At Silverstone, I had cause to speak to Jacques Laffite about the 1986 British Grand Prix at Brands Hatch - the one that ended his Formula 1 career with badly-broken legs.
It was for a feature that will appear in AUTOSPORT magazine and while reminiscing, the Frenchman said with a smile: "Not a good outcome for me but pretty good for Nigel [Mansell]. He'd broken a driveshaft off the line and if I hadn't crashed, that would have been it for him. But there was a restart and he was able to take the spare car and beat Nelson [Piquet], which was important for him."
I'd been there that day, captivated by the atmosphere like everyone. It was that season in which Mansell emerged as a superstar. The Brands race was his fourth win in five races. It ended, of course, with him losing the championship to that agonising tyre blow-out at the Adelaide finale.
Mansell is always good for an argument. At that stage not many regarded him as anything special. That he would go on to win 31 grands prix, more than any other British driver, and be spoken of in the same breath as Stirling Moss, Jim Clark and Jackie Stewart, was barely credible.
There are those who say that he was a driver who was much better than the single world title he claimed in 1992, and that he was an 'unlucky' driver.
This always provokes my response that there can't be many 'unlucky' drivers who get to spend more than 30 per cent of their F1 careers in blatantly the best car on the grid.
There's a contemporary of mine who always gets quite uppity about how anyone can possibly not see how brilliant Mansell was. I always counter that his early record at Lotus was not the kind that warranted a seat in the best car on the grid, which is what Mansell had from midway through 1985 until the end of 1987, then again from midway through 1991 until the end of the following season.
Mansell was out-qualified by de Angelis during his Lotus years © LAT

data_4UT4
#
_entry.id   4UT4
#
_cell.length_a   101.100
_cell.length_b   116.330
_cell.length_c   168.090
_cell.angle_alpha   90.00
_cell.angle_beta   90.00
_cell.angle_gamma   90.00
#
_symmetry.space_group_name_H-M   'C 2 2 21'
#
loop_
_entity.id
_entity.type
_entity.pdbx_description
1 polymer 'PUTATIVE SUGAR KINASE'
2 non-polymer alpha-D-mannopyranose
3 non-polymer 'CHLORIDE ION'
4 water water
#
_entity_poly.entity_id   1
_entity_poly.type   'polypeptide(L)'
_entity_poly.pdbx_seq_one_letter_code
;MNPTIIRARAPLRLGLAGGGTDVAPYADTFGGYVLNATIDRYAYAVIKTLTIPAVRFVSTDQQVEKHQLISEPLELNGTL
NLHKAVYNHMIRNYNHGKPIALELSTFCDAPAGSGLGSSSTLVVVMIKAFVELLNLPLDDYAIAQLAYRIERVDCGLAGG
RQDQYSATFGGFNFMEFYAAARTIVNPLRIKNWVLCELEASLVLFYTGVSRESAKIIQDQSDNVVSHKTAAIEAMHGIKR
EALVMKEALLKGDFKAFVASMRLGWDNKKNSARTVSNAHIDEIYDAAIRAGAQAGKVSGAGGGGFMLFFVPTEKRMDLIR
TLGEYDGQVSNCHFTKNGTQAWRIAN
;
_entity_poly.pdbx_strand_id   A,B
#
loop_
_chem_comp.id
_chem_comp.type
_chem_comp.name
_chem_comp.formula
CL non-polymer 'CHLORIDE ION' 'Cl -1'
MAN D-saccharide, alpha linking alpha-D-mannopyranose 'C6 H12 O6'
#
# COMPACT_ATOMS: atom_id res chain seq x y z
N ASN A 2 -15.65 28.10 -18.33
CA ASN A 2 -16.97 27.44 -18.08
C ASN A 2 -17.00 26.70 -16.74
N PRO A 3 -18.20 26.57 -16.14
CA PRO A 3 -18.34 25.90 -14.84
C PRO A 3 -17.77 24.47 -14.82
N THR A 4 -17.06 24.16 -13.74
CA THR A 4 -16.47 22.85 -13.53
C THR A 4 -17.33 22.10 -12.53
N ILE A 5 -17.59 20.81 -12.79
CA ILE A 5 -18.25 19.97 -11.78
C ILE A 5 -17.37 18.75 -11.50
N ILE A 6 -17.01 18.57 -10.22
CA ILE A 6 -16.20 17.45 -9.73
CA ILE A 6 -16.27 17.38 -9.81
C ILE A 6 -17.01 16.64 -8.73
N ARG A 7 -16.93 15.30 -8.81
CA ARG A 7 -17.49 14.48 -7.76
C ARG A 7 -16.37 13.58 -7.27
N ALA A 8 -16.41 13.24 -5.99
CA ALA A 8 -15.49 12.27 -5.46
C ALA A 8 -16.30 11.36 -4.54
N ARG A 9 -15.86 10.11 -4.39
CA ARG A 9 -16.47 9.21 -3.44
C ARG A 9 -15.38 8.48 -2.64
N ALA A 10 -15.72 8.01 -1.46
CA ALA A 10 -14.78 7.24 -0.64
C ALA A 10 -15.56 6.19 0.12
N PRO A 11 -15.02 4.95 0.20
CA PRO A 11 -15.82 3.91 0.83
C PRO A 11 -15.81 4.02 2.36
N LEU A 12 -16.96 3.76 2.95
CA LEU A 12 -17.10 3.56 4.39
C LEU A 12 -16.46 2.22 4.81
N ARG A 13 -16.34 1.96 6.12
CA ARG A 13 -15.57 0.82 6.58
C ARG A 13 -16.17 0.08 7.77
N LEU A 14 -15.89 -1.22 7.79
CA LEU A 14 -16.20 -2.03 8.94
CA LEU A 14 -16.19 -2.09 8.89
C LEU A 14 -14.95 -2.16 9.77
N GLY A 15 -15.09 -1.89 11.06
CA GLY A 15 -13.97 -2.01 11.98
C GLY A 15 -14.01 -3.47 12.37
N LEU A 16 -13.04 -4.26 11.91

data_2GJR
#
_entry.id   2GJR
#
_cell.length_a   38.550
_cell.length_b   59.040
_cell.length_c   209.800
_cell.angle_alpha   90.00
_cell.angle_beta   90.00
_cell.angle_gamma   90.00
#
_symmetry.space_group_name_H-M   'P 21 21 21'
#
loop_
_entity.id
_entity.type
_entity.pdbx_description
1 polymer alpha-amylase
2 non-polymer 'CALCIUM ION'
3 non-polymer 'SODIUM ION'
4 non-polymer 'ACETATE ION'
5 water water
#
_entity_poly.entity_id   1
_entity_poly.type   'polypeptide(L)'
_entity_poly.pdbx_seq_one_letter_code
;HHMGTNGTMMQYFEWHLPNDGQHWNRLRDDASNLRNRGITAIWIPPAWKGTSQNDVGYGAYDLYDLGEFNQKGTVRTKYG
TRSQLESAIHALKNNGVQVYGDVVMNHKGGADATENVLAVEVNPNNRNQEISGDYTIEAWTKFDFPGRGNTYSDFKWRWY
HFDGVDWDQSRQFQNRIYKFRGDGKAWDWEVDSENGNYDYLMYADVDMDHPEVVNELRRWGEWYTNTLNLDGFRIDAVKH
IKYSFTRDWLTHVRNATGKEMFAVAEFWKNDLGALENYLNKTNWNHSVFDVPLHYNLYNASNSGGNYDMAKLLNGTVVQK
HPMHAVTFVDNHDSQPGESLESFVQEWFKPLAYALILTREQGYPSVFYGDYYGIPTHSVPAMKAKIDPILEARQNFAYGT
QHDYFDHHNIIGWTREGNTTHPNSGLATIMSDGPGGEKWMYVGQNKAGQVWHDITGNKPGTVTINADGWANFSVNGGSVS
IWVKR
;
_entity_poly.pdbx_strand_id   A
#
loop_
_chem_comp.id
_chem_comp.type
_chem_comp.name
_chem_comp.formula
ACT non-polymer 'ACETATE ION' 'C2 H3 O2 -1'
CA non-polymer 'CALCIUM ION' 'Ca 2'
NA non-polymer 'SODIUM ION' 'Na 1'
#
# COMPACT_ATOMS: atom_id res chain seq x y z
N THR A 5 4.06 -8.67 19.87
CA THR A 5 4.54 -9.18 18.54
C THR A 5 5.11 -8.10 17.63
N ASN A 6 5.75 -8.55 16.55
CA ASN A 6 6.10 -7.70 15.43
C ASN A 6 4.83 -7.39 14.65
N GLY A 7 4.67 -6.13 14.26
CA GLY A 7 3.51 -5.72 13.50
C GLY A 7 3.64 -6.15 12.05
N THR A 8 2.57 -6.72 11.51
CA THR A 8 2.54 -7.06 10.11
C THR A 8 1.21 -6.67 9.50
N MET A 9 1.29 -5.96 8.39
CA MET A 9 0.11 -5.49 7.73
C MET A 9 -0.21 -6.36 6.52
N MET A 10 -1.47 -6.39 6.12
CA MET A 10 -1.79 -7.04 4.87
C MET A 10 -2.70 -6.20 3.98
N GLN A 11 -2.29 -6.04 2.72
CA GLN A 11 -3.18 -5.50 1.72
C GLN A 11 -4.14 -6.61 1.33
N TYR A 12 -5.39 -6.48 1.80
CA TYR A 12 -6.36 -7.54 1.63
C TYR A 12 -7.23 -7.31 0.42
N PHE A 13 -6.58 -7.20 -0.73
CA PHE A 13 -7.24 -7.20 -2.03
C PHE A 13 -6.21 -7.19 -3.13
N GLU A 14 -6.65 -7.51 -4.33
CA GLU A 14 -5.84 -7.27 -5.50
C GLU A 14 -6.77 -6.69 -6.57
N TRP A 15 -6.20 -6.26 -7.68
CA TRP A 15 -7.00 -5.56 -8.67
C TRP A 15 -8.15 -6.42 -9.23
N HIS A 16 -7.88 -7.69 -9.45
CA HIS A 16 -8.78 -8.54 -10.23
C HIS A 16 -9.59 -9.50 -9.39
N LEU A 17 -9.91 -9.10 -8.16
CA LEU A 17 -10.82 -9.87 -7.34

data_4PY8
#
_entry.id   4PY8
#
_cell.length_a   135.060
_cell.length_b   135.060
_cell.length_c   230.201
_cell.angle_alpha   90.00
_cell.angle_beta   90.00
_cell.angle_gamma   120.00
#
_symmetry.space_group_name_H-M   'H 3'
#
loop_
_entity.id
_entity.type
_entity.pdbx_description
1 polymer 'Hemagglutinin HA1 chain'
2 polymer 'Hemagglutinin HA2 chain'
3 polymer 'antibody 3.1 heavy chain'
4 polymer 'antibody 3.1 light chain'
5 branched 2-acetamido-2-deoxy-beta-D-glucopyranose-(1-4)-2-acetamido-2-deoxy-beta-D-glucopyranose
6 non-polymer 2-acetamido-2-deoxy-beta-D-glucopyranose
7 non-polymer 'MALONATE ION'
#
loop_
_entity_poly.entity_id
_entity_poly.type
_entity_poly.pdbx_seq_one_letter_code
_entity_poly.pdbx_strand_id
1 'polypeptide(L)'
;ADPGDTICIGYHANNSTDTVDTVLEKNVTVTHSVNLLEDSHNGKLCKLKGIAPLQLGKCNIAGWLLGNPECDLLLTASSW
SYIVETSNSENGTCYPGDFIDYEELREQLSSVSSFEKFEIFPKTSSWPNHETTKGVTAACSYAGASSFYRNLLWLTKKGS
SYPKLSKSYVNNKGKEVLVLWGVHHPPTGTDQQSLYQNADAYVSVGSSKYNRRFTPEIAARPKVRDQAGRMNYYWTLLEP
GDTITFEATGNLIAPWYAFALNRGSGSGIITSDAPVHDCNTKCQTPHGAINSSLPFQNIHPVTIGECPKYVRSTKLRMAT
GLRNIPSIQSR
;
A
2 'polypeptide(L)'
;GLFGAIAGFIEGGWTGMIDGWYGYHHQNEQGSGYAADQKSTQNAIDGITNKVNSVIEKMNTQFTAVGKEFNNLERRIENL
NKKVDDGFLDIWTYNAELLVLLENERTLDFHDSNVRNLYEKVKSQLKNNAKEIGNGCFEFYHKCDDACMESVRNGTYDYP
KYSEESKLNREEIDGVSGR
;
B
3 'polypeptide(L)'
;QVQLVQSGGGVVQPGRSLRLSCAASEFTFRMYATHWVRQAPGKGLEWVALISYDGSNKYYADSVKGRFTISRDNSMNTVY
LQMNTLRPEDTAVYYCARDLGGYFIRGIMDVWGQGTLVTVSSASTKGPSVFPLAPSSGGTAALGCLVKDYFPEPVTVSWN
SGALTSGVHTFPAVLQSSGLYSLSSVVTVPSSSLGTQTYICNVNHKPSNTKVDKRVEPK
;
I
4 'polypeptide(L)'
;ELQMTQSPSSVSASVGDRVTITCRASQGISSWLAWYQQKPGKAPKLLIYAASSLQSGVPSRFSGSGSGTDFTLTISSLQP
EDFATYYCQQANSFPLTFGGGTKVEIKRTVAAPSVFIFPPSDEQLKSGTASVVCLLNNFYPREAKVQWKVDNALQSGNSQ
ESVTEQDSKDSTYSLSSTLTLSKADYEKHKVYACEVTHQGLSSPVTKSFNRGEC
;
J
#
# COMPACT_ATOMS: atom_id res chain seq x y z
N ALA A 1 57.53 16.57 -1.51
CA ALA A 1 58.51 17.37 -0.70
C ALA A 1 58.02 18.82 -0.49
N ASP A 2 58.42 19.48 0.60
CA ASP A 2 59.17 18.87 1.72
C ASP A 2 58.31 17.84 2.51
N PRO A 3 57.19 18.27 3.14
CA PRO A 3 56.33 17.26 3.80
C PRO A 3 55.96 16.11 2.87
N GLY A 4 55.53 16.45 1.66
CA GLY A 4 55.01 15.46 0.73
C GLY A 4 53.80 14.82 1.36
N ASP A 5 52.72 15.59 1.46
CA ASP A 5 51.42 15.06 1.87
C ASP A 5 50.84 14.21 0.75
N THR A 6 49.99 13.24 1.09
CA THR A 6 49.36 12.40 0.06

He always snorts at that. "Early record? Early record?!! What were you doing in 1977? Did you not see that he won 33 of 42 Formula Ford 1600 races in a sh**box? And then was mega in F3 with uncompetitive cars and no money... Good job Colin Chapman was watching."
I always have to concede that in 1977 I was more concerned about whether Niki Lauda was still a force to be reckoned with at Ferrari in F1 after his Nurburgring accident, than the intricacies of the Brush Fusegear FF1600 Championship, but ignorance is no excuse.
What about the Lotus years, I always counter, contending that a man who was outshone by Elio de Angelis over a four-year period was highly fortunate to find himself, shortly afterwards, in a Williams-Honda that was comprehensively the class of the field.
"You can't use that as a gauge," he always says. "Mansell's face didn't fit. Peter Warr was a posh former guards officer and Nigel was a chippy Brummie. The other bloke was an aristocrat and so no prizes for guessing where the effort went. Look at it in detail. Compare the Chapman years with the Warr years."
So the other day I did. Back then, race reliability wasn't like it is today and arguments about the merits of respective racing drivers tend to be about how ultimately fast they were, so I looked at qualifying performances.
In the Lotus era before Chapman's death at the end of 1982, de Angelis outqualified Mansell 21-8. In the Warr era, the Italian led 14-6, and in that assessment all but the last four races of 1983 have been discounted either because Mansell had a Cosworth car while de Angelis had a Renault turbo or, when Mansell did run a turbo, it was in a Lotus 93T while his team-mate had a 94T. Only in the final few races did they have comparable equipment.
Mansell put Piquet in his place at Brands Hatch in 1986 © LAT
Over the period as a whole, de Angelis comes out on top 35-14. To put that into perspective, de Angelis was psychologically crushed when Ayrton Senna arrived at Lotus the following year after his first F1 season with Toleman. Senna took seven Lotus poles and started from the front row 10 times, while de Angelis managed it once. Senna came out on top 13-3 over the season and, suddenly, de Angelis had an altogether different talent barometer.